The sensitivity of the acoustic field along a track parallel to the shelf slope at the SW06 experimental site was modeled at 1.2kHz, and was found to depend on sound speed profile and then sediment attenuation, sound speed, and density, with water depth playing a greater role for areas near the bottom. Little dependence was found on either sediment thickness or basement properties. A comparison of these results with measured transmission loss data suggests that the environmental variability measured sufficed to explain the variability in transmission loss data, and resulted in model variability beyond that observed in the measured data. In fact, the variability in sound speed profile alone was able to explain observed transmission loss variability, therefore further constraints on the bottom would not greatly improve model prediction capabilities unless water column observations are also improved.
We wish to acknowledge Arthur Newhall and the Woods Hole Oceanographic Institute for the provision of SHRU data used in the analysis, and the Office of Naval Research for their support in organizing the Shallow Water Acoustics Experiment 2006.
  1. 1. L. Sha and L. W. Nolte, “Effects of environmental uncertainties on sonar detection performance prediction,” J. Acoust. Soc. Am. https://doi.org/10.1121/1.1875653 117, 1942–1953 (2004). Google ScholarScitation
  2. 2. R. T. Kessel, “A mode-based measure of field sensitivity to geoacoustic parameters in weakly range-dependent environments,” J. Acoust. Soc. Am. https://doi.org/10.1121/1.424624 105, 122–123 (1999). Google ScholarScitation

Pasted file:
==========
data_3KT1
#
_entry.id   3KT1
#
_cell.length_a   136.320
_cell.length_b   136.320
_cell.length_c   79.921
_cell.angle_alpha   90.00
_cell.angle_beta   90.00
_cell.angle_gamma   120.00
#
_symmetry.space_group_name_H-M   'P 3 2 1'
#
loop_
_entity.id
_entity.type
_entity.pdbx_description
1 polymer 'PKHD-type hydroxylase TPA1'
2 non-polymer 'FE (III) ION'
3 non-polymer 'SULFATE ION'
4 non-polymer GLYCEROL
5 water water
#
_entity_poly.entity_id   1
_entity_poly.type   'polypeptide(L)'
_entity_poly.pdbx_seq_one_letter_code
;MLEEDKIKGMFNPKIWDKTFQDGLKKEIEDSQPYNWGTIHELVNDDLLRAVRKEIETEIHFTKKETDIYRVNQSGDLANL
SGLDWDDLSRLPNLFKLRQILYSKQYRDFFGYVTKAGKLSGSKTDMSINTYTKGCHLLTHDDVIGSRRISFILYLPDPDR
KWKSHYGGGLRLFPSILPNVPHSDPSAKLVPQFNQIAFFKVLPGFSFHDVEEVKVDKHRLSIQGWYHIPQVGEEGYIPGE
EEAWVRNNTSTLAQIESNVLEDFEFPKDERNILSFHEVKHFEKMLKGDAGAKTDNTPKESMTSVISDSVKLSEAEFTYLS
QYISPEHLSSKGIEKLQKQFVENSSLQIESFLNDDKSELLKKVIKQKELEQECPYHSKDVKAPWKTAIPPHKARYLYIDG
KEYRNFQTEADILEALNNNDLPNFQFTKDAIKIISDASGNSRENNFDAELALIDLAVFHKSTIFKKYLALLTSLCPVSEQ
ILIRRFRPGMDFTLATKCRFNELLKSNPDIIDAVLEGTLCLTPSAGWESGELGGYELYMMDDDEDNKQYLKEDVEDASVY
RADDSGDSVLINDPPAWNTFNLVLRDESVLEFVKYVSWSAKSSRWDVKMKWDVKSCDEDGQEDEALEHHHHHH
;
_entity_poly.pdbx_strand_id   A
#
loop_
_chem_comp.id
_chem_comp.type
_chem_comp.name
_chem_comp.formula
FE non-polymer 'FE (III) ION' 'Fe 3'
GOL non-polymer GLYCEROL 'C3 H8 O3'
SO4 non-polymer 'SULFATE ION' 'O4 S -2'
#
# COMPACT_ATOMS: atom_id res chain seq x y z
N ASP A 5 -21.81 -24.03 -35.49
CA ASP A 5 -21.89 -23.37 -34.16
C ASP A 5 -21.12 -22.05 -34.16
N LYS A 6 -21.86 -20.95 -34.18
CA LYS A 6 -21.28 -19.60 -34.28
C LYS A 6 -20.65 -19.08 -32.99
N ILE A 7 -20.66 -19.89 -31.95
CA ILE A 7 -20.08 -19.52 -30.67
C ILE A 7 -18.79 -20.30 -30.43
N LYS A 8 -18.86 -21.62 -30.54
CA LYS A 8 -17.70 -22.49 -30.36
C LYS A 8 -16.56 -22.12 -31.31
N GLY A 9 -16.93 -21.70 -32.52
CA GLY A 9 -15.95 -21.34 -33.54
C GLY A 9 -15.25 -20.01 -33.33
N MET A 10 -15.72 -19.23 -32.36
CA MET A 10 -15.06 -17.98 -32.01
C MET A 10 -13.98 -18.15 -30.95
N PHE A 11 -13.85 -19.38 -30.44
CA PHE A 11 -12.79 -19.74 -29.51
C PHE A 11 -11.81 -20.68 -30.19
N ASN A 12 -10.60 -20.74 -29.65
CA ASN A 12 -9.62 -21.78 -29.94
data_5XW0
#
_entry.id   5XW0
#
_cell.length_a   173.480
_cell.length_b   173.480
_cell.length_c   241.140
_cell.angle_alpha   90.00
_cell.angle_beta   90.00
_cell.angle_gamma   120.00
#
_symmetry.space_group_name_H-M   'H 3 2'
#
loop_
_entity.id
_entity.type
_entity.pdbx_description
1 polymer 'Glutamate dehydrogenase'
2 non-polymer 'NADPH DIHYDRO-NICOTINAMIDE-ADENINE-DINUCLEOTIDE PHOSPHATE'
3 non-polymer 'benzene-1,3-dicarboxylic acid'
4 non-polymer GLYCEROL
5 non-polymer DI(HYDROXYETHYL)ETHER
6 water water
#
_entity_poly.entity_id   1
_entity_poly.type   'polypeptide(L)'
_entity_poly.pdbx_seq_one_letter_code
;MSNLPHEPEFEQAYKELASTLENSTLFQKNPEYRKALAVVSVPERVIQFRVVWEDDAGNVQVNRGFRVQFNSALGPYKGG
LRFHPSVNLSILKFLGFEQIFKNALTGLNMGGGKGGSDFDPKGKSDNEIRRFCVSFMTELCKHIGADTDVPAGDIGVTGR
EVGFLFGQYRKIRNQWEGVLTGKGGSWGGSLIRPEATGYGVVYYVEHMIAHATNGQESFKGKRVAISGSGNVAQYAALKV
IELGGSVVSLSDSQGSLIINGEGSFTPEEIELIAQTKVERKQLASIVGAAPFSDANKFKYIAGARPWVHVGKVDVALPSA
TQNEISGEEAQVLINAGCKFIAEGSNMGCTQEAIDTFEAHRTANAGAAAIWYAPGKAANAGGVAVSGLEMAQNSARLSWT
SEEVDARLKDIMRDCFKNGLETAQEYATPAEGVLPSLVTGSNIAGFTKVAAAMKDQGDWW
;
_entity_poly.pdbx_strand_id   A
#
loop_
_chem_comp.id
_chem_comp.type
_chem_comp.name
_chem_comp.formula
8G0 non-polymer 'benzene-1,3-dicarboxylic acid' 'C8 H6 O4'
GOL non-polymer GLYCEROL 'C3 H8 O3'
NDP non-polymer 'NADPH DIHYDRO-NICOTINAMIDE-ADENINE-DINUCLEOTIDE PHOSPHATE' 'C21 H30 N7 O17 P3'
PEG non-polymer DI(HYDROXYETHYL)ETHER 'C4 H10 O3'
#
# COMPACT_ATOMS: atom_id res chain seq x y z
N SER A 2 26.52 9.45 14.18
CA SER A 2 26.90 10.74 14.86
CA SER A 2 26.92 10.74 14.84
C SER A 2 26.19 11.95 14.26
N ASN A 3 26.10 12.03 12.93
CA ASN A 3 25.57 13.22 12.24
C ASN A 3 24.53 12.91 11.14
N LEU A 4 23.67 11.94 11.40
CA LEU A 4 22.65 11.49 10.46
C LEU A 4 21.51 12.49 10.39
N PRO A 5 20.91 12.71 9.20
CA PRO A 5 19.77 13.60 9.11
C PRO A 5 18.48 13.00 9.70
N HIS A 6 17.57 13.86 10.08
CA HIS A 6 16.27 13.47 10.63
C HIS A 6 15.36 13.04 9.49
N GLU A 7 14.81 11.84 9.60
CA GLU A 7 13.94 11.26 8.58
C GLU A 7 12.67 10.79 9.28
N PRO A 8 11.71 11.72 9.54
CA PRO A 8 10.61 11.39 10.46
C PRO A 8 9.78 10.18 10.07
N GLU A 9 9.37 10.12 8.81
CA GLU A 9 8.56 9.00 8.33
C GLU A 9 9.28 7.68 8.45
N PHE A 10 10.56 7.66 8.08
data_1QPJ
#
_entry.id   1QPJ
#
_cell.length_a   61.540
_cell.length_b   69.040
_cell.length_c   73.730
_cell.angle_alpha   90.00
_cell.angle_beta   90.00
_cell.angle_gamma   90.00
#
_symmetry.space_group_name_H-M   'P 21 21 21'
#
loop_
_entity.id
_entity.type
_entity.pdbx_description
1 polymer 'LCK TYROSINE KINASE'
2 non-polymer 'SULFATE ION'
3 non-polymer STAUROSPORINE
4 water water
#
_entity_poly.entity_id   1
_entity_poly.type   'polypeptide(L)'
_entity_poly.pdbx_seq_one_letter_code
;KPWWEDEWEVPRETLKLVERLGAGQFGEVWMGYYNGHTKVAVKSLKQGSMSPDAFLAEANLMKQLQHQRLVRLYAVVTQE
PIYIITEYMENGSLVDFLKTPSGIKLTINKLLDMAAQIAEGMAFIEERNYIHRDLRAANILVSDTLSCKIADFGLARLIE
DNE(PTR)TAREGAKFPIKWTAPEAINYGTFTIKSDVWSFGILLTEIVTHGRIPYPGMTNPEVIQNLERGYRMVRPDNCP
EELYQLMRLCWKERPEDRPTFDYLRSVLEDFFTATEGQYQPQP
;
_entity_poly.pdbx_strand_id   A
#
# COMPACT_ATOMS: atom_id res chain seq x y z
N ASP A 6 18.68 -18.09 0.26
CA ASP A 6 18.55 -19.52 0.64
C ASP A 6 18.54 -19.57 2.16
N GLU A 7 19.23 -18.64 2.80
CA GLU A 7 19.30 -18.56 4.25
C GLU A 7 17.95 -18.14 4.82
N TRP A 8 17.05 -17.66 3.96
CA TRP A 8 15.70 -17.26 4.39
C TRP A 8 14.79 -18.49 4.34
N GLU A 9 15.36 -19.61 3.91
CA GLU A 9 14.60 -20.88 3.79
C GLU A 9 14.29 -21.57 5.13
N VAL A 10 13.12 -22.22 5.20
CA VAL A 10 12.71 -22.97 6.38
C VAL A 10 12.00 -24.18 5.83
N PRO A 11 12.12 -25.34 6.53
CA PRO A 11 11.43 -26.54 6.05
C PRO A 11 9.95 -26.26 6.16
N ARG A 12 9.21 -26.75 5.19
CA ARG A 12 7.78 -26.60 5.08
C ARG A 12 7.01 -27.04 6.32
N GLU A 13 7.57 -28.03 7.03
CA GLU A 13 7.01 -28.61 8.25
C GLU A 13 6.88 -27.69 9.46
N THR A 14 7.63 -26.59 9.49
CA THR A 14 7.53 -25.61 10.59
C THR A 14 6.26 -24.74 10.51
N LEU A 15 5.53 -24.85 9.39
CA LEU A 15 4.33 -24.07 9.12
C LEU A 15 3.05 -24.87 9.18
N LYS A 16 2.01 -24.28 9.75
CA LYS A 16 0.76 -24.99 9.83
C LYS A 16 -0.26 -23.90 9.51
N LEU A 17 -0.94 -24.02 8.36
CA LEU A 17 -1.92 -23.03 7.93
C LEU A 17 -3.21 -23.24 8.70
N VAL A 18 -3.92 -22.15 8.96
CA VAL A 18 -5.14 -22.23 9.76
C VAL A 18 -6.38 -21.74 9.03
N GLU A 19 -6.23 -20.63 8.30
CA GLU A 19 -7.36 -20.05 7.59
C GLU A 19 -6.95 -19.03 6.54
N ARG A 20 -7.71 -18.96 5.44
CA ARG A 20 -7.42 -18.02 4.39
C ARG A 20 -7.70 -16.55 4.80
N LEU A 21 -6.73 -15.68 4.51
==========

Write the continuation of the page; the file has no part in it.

3. 3. K. D. LePage, C. Holland, and J. A. Goff, “Transfer of oceanographic and bottom variability into shallow water propagation and reverberation uncertainty,” J. Acoust. Soc. Am. 114, 2311–2312 (2003). Google ScholarScitation
  4. 4. N. G. Pace and F. B. Jensen, Impact of Littoral Environmental Variability on Acoustic Predictions and Sonar Performance (Kluwer, Dordrecht, 2002). Google ScholarCrossref
  5. 5. J. A. Goff, D. J. Swift, C. S. Duncan, L. A. Mayer, and J. Hughes-Clarke, “High–resolution swath sonar investigation of sand ridge, dune and ribbon morphology in the offshore environment of the New Jersey Margin,” Mar. Geol. https://doi.org/10.1016/S0025-3227(99)00073-0 161, 307–337 (1999). Google ScholarCrossref
  6. 6. S. E. Dosso, P. M. Giles, G. H. Brooke, D. F. McCammon, S. P. Pecknold, and P. C. Hines, “Linear and nonlinear measures of ocean acoustic environmental sensitivity,” J. Acoust. Soc. Am. https://doi.org/10.1121/1.2382719 121, 42–45 (2007). Google ScholarScitation
  7. 7. P. Gerstoft, “Inversion of seismoacoustic data using genetic algorithms and a posteriori probability distributions,” J. Acoust. Soc. Am. https://doi.org/10.1121/1.408387 95, 770–782 (1994). Google ScholarScitation, ISI
  8. 8. H. Schmidt, OASES Version 1.6: Application and Upgrade Notes. (Massachusetts Institute of Technology, Cambridge, MA, 1993). Google Scholar
  9. 9. J. A. Goff, B. J. Kraft, L. A. Mayer, S. G. Schock, C. K. Sommerfield, H. C. Olson, S. P. Gulick, and S. Nordfjord, “Seabed characterization on the New Jersey middle and outer shelf: correlatability and spatial variability of seafloor sediment properties,” Mar. Geol. https://doi.org/10.1016/j.margeo.2004.05.030 209, 147–172 (2004). Google ScholarCrossref
  10. 10. J. Osler, A. Furlong, H. Christian, and M. Lamplugh, “The integration of the Free Fall Cone Penetrometer (FFCPT) with the Moving Vessel Profiler (MVP) for the rapid assessment of seabed characteristics,” Int. Hydrogr. Rev 7, 45–53 (2006). Google Scholar
  11. 11. P. K. Robertson, “Soil classification by the cone penetration test,” Can. Geotech. J. 27, 151–158 (1990). Google ScholarCrossref
  12. 12. G. H. Brooke, D. J. Thomson, and G. R. Ebbeson, “PECan: A Canadian parabolic equation model for underwater sound propagation,” J. Comput. Acoust. 9, 69–100 (2001). Google Scholar
  1. © 2008 Acoustical Society of America.